While the story I wrote above might seem goofy to you as the reader, I believe that as the player, and as your own main character, the choices you make and the actions you take can be exhilarating, and important at the very least. This is why I think we love knowing a little bit about our star sign, and why we take all those surveys that tell us which character of whatever TV show we would be. This can be a fun reverie for anyone, if, of course, your horoscope says you’re going to win the lottery and you’re most like the protagonist, hot girl, cool guy, etc. For people who may avoid their past or find that they are unable to leave their past behind them, I believe games, like trauma-informed Dungeons & Dragons (D&D), can be used to practice imagination, act as a complex form of talk, group, and exposure therapy, and instill a long-lasting resilience in people who have experienced many different forms of trauma and chronic stress.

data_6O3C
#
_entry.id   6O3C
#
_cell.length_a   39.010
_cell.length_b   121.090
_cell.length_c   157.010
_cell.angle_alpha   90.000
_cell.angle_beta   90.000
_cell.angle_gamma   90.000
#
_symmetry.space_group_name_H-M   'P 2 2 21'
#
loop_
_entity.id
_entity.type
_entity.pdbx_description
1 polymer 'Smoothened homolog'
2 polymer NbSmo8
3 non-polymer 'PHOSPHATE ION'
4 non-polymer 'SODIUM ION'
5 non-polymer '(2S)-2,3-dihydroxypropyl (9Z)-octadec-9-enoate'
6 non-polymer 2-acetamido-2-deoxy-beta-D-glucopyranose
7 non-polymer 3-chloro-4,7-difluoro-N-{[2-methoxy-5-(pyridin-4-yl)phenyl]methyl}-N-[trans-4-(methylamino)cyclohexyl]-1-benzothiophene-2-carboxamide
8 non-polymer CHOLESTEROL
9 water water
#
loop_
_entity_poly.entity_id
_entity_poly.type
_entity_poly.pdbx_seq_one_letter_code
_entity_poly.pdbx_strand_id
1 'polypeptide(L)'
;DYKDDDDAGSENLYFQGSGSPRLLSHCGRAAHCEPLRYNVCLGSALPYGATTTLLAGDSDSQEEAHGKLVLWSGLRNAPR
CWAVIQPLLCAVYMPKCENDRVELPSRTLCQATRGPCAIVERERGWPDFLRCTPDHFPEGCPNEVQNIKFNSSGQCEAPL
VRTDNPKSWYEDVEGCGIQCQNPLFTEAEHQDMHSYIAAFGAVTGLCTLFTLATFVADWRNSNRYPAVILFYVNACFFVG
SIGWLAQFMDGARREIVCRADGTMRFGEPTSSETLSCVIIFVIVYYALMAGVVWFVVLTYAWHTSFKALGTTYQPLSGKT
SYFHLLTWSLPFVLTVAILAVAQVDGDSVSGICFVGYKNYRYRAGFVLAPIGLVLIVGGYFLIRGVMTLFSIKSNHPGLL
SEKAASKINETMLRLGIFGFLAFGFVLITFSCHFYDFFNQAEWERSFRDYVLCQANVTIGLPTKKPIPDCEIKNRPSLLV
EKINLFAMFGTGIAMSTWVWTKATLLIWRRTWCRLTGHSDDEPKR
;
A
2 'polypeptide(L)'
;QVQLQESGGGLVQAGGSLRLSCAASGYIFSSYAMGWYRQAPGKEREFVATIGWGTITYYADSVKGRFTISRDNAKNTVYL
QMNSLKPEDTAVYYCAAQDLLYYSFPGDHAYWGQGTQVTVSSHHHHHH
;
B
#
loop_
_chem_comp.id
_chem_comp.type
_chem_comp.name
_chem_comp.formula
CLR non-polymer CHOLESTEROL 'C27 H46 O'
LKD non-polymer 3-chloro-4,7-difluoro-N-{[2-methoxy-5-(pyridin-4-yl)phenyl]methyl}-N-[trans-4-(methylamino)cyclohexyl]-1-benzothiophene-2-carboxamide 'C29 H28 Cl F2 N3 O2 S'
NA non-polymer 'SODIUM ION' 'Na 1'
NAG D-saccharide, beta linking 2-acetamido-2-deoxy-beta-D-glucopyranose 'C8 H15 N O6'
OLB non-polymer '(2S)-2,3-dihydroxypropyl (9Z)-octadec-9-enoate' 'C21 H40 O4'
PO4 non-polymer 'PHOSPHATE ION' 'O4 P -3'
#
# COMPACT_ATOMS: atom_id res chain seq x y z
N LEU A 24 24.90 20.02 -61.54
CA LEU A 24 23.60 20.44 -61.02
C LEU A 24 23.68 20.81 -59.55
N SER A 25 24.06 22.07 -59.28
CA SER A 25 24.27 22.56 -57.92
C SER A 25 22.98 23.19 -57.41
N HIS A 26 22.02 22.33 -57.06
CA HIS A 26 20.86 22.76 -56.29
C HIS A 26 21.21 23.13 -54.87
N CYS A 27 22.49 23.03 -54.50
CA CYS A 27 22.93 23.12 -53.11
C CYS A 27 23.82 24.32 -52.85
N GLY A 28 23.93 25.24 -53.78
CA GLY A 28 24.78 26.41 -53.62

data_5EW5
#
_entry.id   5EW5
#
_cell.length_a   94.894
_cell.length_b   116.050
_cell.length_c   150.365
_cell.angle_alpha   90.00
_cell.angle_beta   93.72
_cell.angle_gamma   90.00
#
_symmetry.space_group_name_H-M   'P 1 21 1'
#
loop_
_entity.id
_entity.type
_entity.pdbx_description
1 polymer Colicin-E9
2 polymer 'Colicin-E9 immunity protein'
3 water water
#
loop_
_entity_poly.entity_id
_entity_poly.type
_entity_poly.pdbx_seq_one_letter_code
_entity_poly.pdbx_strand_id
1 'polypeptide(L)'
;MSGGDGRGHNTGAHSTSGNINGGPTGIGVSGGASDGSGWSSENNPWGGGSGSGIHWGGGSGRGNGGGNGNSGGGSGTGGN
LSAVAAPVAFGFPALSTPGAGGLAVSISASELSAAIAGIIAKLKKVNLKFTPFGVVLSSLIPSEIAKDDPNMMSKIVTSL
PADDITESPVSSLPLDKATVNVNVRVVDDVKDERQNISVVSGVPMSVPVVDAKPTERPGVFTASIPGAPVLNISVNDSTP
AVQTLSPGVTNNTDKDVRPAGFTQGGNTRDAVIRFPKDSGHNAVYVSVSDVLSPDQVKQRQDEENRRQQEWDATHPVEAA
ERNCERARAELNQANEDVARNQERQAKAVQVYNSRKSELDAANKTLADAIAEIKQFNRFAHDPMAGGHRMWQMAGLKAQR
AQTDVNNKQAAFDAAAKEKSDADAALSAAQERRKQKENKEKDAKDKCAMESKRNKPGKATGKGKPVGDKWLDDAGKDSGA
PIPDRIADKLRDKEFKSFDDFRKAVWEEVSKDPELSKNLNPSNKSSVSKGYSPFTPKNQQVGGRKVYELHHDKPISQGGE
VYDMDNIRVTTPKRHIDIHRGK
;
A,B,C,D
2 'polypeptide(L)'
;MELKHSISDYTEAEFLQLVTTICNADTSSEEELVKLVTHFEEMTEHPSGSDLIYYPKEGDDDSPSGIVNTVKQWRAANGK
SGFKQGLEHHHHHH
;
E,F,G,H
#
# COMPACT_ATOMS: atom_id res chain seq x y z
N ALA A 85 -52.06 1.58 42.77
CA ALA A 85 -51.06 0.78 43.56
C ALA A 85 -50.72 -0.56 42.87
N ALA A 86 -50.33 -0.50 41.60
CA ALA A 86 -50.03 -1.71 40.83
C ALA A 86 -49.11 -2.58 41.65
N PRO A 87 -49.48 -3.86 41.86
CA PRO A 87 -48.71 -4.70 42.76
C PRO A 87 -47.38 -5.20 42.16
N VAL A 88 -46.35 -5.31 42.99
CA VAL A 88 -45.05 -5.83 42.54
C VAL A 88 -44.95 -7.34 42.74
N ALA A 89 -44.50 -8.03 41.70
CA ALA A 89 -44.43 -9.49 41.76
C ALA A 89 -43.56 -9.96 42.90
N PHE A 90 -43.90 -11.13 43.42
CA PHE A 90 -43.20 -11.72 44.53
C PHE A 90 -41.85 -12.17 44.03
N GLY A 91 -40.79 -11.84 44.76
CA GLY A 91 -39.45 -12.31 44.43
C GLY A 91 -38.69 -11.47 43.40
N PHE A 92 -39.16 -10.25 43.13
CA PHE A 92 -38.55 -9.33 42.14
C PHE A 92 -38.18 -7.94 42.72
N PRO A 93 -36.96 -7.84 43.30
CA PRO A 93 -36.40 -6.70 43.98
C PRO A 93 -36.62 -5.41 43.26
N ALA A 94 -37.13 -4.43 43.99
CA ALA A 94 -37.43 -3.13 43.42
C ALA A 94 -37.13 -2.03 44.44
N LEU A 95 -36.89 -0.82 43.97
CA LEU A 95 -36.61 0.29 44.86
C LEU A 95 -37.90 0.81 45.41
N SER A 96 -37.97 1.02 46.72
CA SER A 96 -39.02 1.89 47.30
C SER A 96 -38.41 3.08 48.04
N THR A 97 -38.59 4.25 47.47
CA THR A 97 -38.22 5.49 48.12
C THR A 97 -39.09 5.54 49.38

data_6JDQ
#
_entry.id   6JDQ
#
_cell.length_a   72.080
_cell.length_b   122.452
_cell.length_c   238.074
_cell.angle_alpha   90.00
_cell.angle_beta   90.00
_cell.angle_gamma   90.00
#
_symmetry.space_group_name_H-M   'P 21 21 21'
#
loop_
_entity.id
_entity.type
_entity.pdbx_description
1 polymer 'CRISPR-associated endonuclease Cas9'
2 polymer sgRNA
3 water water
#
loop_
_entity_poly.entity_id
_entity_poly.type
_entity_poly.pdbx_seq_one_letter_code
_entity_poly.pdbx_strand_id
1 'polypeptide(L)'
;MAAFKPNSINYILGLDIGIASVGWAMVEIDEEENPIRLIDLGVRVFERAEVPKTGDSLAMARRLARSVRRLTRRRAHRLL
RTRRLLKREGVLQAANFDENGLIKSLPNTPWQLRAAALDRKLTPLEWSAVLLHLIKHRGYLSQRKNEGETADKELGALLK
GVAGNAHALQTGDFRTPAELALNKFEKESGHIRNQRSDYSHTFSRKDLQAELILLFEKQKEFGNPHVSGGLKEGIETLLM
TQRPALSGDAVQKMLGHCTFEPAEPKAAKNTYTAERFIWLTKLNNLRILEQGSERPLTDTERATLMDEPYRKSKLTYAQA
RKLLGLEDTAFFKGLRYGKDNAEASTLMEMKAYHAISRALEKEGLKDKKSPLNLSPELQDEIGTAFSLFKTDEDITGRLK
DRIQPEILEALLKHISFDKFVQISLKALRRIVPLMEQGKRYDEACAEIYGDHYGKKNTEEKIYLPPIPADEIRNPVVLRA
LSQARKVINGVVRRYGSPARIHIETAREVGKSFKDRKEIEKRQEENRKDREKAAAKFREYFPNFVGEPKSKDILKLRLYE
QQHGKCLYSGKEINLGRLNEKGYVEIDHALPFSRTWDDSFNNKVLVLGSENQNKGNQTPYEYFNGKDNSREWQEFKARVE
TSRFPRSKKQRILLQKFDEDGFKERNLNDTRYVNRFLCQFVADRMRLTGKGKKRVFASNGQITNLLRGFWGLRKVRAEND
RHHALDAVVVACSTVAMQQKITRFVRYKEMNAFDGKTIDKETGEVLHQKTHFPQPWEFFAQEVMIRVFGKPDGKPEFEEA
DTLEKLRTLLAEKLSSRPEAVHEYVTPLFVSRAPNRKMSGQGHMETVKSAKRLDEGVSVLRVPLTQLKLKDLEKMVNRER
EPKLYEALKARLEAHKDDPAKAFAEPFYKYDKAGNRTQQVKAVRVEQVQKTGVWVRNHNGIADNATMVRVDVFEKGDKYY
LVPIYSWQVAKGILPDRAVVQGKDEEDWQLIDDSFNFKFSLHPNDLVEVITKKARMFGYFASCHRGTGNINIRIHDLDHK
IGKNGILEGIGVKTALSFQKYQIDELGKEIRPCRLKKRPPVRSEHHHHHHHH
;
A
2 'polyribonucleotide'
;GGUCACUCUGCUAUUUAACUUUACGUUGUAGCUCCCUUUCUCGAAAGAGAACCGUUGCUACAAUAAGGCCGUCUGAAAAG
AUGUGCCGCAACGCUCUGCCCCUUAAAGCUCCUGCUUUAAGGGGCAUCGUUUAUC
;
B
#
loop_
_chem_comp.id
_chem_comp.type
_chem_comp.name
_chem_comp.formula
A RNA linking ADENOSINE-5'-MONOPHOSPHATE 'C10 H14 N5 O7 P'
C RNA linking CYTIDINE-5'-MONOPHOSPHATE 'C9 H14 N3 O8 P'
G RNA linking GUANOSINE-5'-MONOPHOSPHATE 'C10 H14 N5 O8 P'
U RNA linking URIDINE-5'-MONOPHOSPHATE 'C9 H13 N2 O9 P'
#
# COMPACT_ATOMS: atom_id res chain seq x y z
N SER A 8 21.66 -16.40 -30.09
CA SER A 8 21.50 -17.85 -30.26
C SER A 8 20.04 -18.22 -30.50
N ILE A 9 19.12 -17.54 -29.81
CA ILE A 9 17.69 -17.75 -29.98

If you’re unfamiliar with D&D, this is a great synopsis of the game, written by Blakinger (2023), who interviewed inmates on death row who used the game to cope with their death sentences: “[D&D is a] tabletop role-playing game known for its miniature figurines and 20-sided dice. It combines a choose-your-own-adventure structure with group performance[.] Participants create their own characters — often magical creatures like elves and wizards — to go on quests in fantasy worlds. A narrator and referee, known as the Dungeon Master, guides players through each twist and turn of the plot [with] an element of chance.”